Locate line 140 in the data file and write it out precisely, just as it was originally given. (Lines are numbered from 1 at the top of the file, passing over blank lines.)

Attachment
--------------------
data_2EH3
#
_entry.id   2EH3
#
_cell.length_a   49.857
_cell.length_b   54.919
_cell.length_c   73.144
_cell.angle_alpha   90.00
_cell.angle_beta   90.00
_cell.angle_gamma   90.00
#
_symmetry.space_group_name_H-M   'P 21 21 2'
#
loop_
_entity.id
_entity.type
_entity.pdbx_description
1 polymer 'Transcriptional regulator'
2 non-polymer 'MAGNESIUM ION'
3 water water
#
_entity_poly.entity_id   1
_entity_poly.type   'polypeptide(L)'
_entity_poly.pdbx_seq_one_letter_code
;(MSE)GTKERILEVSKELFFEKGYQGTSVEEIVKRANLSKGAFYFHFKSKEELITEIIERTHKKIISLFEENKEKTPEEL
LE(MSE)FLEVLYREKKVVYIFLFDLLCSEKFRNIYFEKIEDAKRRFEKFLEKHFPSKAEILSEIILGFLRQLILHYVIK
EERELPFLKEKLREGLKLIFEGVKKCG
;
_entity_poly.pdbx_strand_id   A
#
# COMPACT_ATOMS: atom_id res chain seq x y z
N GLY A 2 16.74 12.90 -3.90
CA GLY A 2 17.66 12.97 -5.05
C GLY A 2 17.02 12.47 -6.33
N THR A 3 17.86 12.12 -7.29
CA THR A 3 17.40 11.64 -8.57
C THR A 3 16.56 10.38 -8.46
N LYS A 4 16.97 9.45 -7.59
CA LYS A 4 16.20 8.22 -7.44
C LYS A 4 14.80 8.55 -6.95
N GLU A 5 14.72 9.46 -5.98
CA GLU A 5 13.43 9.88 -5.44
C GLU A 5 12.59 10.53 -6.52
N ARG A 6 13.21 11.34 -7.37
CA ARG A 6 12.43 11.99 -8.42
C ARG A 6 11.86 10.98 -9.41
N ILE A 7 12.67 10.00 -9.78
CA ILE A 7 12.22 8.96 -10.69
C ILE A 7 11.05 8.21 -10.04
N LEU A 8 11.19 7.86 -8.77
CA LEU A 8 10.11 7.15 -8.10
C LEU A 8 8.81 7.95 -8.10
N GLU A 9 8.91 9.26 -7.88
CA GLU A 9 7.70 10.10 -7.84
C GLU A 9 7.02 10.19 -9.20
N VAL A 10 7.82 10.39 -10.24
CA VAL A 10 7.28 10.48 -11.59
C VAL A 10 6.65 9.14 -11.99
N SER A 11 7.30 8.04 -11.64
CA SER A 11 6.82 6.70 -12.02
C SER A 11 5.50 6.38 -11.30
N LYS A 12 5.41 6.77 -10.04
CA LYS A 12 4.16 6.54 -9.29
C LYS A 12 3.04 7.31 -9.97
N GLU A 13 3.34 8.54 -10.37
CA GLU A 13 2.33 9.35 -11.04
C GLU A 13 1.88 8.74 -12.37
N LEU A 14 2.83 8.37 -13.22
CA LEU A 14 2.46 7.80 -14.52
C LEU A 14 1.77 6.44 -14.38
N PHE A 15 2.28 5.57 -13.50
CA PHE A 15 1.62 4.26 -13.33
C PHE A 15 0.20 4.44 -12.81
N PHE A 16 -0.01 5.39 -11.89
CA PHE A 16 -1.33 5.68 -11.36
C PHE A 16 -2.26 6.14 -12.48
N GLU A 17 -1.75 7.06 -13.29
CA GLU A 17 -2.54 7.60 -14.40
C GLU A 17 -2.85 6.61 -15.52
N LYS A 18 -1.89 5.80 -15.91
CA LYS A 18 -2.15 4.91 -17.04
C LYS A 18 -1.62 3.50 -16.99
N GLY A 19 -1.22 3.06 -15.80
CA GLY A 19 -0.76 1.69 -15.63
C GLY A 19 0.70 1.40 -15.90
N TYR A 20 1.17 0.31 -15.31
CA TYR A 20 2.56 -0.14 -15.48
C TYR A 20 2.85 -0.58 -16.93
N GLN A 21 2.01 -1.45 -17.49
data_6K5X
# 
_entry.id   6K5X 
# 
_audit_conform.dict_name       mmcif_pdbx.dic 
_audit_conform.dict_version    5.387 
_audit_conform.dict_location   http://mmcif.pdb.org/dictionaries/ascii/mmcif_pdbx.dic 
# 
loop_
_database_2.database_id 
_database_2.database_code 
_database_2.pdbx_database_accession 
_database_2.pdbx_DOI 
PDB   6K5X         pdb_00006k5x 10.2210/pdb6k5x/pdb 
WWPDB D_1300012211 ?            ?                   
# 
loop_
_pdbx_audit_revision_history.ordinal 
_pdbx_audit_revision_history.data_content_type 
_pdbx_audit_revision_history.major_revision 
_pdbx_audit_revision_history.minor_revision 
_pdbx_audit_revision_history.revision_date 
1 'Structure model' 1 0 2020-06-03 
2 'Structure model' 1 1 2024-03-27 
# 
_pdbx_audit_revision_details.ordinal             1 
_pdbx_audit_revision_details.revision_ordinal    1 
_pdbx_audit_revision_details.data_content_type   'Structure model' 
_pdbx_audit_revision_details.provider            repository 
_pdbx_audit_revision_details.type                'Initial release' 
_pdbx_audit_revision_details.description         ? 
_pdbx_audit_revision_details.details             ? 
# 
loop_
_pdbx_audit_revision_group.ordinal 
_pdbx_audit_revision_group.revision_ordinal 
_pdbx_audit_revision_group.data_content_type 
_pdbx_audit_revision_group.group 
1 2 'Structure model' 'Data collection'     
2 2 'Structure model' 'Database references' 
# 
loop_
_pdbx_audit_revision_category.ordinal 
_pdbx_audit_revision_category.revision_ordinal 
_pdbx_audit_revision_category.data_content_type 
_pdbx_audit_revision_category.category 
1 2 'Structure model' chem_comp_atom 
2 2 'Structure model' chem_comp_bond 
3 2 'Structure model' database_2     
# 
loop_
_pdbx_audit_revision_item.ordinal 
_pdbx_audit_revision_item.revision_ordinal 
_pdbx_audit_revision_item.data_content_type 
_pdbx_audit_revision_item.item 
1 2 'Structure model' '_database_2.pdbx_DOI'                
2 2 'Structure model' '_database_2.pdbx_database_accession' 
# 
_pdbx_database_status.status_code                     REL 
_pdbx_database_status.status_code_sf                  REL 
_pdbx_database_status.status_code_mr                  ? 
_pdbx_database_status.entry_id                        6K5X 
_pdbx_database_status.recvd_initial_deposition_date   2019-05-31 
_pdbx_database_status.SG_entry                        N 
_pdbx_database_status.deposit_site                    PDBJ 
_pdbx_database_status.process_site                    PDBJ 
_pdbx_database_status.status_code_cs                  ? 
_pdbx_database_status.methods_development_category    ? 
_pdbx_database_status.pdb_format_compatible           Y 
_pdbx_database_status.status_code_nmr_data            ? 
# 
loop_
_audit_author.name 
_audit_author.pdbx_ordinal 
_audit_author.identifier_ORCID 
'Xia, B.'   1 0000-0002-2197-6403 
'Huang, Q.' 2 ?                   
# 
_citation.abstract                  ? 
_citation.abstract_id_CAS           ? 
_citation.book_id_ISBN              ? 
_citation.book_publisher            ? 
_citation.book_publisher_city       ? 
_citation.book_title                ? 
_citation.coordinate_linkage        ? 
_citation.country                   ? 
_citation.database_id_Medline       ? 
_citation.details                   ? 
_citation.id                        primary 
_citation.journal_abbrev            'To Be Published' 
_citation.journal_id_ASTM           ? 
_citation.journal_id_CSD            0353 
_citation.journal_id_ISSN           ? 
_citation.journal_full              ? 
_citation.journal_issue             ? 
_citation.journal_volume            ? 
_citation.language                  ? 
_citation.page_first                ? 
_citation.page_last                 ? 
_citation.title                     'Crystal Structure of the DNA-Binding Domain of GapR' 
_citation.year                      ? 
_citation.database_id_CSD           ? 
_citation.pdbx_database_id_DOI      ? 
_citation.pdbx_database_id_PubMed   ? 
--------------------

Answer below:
loop_